WASHINGTON — Control of Virginia’s House of Delegates hinges on a random drawing of names from a bowl Thursday in a state office building in Richmond.
While the drawing could decide which, if either, party controls the House, the determination may not last long: Republican Del. David Yancey is expected to file for a second recount in the 94th District if Democrat Shelly Simonds’ name is drawn.
While Virginia law is unclear on whether the second recount is allowed, Simonds asked Yancey Wednesday to agree not to seek one.
He rejected that request, which will likely mean that the General Assembly session starts with no one seated in the 94th District, since Simonds replied that she may also still seek a second recount, a contest in the House of Delegates or “other legal options.”
Republicans then expect to have a 50-49 edge for key votes on the rules and new House Speaker.
While Yancey appeared to be the winner after Election Day, Simonds believed she had won the race by one vote the day ballots were recounted. The next day, a three-judge recount court counted one more ballot that was challenged later than usual for Yancey, creating the tie in the Newport News race at 11,608 votes.
“If I lose the coin toss, we still have a lot of options in front of us … I am not prepared to give up,” Simonds told reporters Wednesday night.
Like Yancey, Simonds would not commit to a specific course of action, though, if she loses the drawing.
The State Board of Elections was still monitoring the snow forecast late Wednesday afternoon as Richmond-area schools announced delays, but the drawing was set to go on as planned.
The drawing was already delayed once after the board decided not to draw names while Simonds was still challenging the results of the initial recount. That challenge was rejected Wednesday.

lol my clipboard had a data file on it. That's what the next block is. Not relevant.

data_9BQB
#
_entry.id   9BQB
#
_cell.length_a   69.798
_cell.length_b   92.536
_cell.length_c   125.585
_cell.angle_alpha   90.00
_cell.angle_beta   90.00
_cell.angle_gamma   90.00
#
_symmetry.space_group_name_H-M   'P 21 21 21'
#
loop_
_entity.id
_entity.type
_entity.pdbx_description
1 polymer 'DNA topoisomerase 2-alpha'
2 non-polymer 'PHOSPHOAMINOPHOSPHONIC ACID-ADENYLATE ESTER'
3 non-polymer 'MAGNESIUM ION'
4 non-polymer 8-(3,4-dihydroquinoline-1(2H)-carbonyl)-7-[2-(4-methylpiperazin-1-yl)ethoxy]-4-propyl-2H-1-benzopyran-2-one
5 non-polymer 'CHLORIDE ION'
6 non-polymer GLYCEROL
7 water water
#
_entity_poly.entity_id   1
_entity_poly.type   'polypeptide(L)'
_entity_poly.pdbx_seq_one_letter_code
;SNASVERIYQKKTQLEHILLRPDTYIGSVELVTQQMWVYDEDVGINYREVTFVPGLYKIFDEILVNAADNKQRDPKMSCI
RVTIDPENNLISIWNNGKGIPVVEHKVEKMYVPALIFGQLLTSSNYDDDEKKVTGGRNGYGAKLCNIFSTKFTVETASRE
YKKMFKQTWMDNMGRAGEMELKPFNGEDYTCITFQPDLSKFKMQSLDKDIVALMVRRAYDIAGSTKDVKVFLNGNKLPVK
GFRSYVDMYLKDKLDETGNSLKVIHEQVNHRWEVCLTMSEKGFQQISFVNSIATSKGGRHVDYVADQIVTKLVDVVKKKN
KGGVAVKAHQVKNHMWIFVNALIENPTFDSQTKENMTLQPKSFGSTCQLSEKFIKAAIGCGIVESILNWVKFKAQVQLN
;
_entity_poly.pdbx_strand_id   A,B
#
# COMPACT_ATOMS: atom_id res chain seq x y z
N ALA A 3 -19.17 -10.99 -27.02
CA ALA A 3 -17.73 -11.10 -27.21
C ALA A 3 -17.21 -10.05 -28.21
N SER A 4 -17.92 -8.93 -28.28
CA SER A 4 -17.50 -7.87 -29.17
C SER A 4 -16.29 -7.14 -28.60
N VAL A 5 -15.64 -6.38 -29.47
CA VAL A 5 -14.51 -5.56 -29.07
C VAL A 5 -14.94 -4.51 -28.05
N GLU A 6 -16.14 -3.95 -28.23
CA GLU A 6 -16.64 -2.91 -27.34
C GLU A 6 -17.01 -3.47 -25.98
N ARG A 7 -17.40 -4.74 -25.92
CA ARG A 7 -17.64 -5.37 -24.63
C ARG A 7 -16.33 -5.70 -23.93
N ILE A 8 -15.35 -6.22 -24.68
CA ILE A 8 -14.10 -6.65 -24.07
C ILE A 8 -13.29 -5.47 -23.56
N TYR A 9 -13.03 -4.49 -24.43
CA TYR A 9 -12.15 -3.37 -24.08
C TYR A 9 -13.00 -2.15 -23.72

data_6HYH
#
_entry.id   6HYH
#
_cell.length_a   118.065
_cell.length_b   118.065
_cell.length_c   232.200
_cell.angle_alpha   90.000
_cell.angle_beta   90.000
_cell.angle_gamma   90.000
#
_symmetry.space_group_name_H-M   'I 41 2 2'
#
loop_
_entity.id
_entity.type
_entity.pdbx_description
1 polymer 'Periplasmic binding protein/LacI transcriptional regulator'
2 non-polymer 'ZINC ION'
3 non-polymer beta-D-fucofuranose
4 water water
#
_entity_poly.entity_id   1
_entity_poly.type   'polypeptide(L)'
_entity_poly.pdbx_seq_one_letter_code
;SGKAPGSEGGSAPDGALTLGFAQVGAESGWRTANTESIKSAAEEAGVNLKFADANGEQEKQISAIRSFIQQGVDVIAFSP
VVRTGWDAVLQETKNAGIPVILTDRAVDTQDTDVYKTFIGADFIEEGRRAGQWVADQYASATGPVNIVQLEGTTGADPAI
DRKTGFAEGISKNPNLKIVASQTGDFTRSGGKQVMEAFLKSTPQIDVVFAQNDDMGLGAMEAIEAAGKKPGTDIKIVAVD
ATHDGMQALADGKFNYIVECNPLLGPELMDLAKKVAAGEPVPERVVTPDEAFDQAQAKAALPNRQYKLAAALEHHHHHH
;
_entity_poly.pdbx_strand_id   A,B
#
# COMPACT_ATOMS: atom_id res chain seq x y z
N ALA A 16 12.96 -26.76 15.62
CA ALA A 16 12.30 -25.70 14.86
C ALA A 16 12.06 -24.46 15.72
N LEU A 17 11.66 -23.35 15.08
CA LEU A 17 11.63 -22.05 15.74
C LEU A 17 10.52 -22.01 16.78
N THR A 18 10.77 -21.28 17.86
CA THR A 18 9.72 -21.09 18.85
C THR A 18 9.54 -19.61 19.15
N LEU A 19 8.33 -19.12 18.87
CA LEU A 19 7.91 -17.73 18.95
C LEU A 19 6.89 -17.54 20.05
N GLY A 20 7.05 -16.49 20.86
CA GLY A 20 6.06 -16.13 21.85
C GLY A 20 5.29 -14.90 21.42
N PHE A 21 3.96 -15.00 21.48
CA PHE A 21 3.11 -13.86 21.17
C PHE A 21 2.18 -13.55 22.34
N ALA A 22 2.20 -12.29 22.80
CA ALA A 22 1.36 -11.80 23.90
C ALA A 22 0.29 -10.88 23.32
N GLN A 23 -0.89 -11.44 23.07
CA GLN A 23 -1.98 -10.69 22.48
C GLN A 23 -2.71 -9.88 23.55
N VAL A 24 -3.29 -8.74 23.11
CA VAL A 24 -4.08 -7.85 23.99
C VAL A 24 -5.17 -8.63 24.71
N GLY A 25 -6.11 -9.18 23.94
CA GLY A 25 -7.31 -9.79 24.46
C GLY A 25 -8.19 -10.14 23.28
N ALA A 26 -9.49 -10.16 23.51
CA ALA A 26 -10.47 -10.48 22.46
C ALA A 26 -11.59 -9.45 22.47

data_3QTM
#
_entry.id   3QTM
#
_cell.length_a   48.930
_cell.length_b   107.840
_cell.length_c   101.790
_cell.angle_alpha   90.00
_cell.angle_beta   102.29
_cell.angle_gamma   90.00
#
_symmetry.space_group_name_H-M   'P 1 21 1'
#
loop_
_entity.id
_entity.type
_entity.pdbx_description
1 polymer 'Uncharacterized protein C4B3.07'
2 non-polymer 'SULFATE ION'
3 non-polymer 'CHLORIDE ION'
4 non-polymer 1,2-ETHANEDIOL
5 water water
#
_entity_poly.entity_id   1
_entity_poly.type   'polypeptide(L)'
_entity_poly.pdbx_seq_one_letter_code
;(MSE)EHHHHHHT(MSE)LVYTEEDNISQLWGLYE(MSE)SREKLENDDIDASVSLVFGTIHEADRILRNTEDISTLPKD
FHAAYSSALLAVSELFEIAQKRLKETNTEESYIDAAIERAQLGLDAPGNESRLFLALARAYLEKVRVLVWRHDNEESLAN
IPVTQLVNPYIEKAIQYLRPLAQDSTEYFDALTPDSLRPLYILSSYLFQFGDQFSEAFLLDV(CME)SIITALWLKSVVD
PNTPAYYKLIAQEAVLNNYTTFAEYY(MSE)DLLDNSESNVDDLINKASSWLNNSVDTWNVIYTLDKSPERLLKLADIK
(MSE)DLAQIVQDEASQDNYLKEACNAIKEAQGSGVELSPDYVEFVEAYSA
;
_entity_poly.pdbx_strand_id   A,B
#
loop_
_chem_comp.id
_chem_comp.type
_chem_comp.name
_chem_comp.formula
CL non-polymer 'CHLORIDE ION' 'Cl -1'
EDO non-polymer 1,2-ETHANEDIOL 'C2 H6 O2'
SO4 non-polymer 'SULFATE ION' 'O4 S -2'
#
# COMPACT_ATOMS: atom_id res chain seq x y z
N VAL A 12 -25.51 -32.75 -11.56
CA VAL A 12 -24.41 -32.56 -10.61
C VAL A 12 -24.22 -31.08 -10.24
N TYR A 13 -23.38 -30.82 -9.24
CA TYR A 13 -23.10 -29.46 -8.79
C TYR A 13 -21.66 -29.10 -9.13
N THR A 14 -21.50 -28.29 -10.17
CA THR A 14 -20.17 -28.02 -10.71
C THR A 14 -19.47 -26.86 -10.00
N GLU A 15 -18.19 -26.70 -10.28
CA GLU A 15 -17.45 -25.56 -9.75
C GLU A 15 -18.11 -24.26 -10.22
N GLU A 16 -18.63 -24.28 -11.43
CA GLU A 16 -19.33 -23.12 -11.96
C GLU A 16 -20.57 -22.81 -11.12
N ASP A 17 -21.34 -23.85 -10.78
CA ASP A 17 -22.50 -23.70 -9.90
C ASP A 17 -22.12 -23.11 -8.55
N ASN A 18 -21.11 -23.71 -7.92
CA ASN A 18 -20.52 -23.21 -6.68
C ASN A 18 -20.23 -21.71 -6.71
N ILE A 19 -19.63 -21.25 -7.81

The Department of Elections does not have a legal position on whether a second recount is allowed, Commissioner Edgardo Cortes said.
Virginia law calls for a “determination by lot” in the event of a tied election.
The drawing will begin with the meeting of the three-member State Board of Elections being called to order before the actual drawing can take place.
Each name is placed in a film canister that is then going to be placed into a blue bowl. One member of the board will draw one of the names, and that candidate is then read out as the winner. To prove both candidates’ names were in the pitcher, the second canister is then pulled from the pitcher and the name inside that canister is read aloud.
While one of the candidates is celebrating, the State Board of Elections will then finish required paperwork.
The board follows the same process on a regular basis to determine the order that parties will be listed on statewide ballots.
In 1971, Virginia drew names from a large silver cup to settle a tied House race in Fairfax County.
While the winner of the drawing could be seated in the House of Delegates, Republicans believe any request for another recount would extend this election again. That recount would be carried out in the same way as the first one, but could see more challenged ballots end up before a three-judge panel.
Since the recount process can take weeks, it would likely give Republicans control of the House of Delegates until the election is finalized.
After the House is organized Jan. 10, it would take a two-thirds vote to change the speaker.
Simonds stood by her decision to challenge the initial recount court findings, which delayed the drawing to the point where a second recount will not be completed before the session starts next week.
All of the political calculations hinge on a federal judge allowing Republican Bob Thomas to be seated in the 28th District, representing the Fredericksburg area, where dozens of people cast ballots in the wrong races.
Democratic voters have a hearing in federal court in Alexandria on Friday, seeking to block Thomas from being seated and to get a new election.
Thomas beat Democrat Joshua Cole by 73 votes.
While the bar is high for intervention by a federal judge in a local election, were Judge T.S. Ellis to keep Thomas from being seated, the House would be split 49-49 for key organizing votes. That would require some kind of power-sharing agreement.